Dear ICRC: We need to talk about Nas Daily & “the most undiscovered country”

Dear ICRC,

Let’s start with the good news: Nas Daily’s video The Most Undiscovered Country (#undiscoveredcountry #ICRC #honor) has only been viewed about 2,600 times since it appeared on YouTube on 21 August – so the damage is limited.
However, it is still a pretty terrible video.

Maybe a I am bit more sensitized as an academic who does communication for development as a job, but the mixture of ‘exploration’, ‘tourism’ and ‘aid work’ is usually not the best starting point to promote a professional global development organization.
Sending someone from the global North to ‘discover’ Papua New Guinea rubs me the wrong way right from the start of the 5 minute video. 

I know, I know: Many of us could easily get enticed by the story of Nuseir Yassin and his journey from Israel to Harvard to tech industry to travel blogger and you wanted to work with a digital influencer to get the young kids interested in ICRC work, I guess.
Nas has created a business off of his personal mantra of self-fulfillment. He sells themed T-shirts that spell out what percentage of your life is already over. Nas consults for businesses and people looking to produce multimedia content. He earns revenue from Facebook ads embedded in his videos. He puts his total net-worth at roughly $250,000, which he says is far less than what other travel vloggers earn.
At the beginning of the video I did briefly enjoy the social media-friendly content of the ICRC Landcruiser plowing through muddy roads and drone footage of the team driving over a bridge with a big, powerful river streaming underneath. It is contemporary visual aid communication language where the aesthetic of backpacker Instagram shots at Angkor Wat merge with the serious work of aid organizations in motion.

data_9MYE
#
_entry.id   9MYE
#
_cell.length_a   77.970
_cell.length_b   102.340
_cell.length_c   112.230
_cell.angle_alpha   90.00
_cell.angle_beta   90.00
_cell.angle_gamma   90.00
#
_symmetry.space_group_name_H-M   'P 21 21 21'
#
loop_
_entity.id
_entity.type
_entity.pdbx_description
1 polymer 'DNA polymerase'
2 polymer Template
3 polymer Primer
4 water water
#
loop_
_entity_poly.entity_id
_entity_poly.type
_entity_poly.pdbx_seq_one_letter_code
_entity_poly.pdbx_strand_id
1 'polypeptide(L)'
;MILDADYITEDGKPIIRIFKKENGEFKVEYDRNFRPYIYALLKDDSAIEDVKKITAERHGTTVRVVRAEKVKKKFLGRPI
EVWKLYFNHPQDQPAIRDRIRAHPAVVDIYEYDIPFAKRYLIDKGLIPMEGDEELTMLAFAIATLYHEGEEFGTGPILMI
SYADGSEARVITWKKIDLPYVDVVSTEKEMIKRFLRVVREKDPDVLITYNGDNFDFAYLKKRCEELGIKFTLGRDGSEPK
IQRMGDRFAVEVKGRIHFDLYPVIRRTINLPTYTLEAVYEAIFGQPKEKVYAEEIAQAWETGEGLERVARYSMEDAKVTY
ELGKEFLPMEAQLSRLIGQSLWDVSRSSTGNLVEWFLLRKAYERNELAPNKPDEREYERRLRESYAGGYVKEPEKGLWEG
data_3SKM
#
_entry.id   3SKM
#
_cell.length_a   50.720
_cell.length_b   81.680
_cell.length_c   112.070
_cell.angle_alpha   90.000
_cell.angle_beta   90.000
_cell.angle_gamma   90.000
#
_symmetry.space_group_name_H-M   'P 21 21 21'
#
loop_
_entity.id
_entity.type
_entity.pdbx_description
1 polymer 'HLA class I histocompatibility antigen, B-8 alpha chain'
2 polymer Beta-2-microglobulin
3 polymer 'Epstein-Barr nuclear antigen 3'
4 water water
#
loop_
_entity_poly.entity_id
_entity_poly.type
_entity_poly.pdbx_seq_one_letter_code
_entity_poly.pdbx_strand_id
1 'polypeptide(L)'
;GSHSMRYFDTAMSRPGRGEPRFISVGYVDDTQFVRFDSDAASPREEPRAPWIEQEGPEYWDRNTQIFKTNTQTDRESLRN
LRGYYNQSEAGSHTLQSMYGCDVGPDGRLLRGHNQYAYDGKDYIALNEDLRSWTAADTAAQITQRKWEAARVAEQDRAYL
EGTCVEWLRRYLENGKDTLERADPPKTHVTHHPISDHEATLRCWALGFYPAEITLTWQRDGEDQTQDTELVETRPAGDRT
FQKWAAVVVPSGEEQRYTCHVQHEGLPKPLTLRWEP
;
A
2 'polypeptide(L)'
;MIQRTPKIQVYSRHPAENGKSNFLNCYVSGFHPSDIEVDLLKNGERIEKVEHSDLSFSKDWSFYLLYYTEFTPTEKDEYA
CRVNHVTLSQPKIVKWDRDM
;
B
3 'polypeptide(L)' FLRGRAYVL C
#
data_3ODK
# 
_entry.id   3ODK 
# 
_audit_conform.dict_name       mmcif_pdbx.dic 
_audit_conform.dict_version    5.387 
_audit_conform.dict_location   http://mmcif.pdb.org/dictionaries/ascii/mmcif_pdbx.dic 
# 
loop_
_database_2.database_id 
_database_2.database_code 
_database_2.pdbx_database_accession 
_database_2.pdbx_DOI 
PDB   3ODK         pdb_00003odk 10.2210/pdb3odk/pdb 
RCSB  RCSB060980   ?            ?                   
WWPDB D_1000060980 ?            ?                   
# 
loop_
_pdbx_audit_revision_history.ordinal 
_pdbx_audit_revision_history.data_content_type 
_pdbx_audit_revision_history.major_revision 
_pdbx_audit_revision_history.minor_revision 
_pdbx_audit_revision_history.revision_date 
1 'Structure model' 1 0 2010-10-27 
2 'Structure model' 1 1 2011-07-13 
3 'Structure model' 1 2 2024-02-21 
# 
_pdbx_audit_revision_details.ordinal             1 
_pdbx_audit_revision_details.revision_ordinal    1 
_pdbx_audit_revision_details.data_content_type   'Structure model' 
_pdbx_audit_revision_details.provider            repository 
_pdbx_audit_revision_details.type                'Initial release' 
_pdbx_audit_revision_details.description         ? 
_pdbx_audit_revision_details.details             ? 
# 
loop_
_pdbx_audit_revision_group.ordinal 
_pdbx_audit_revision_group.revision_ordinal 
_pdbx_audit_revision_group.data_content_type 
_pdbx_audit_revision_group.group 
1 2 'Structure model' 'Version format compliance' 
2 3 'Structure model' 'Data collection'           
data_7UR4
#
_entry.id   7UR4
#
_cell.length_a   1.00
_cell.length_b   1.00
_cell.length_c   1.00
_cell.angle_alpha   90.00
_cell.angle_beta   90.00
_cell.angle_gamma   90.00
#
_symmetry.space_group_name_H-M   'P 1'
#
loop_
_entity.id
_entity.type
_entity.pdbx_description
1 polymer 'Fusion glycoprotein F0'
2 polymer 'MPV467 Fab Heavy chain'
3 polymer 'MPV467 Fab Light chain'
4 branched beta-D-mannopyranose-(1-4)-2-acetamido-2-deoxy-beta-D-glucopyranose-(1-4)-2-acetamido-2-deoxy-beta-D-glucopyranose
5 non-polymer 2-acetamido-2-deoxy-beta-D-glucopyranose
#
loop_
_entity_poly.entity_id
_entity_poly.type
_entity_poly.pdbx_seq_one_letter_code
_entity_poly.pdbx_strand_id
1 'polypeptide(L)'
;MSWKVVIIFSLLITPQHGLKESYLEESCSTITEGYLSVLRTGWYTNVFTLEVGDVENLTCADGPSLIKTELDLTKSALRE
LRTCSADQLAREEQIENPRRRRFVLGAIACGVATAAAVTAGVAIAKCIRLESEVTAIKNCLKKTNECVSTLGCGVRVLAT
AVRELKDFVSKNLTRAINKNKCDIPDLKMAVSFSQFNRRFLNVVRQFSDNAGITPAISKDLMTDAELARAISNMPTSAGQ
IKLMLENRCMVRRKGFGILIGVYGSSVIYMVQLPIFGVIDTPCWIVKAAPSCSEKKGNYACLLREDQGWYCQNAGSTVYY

One of my big problems is that the only thing I seem to learn about ICRCs work in Papua New Guinea is that you hand out ‘stuff’ of which local communities are thankful for. I get that the red wheelbarrows look neat, but is this really the best way of communicating the work of ICRC?

Even in the scope of a 5-minute lifestyle video the viewer learns pretty much nothing about why ICRC actually works in the country. Something about tribal warfare and poverty, but it is kept as vague as possible so as to not disturb the
happy people narrative. Even on your own website you mention Spears to semiautomatics’ and a devastating earthquake that give an idea of the challenges the country faces.You probably did not notice that no one there seems to have a voice-like literally does not talk in any meaningful way or gets in the way of the relentlessly upbeat Palestinian-Israeli Facebook vlogger.
At the end of the video I am left confused: Clearly Nas Daily had a great time in Papua New Guinea. But what am I supposed to do now?
Give money to ICRC? Travel to the island? Remain in my ‘humans of late capitalism’ bubble of exploration, travel and happiness?

You do amazing work, ICRC!
You can do so much better than relying on social media influencers and going down an exoticizing path that seems problematic to say the least in these decolonial times!

P.S. (6 Dec): As a helpful commentator pointed out, there is also a video of Nas Daily and his girlfriend performing their second unofficial wedding during their trip to Papua New Guinea. I assume that ICRC did not pay for her trip or any extra time for shooting this video...

P.P.S.: Kristian Lasslett
s book State Crime on the Margins of the Empire provides some excellent insights into Papua New Guinea, conflict & global exploitation.


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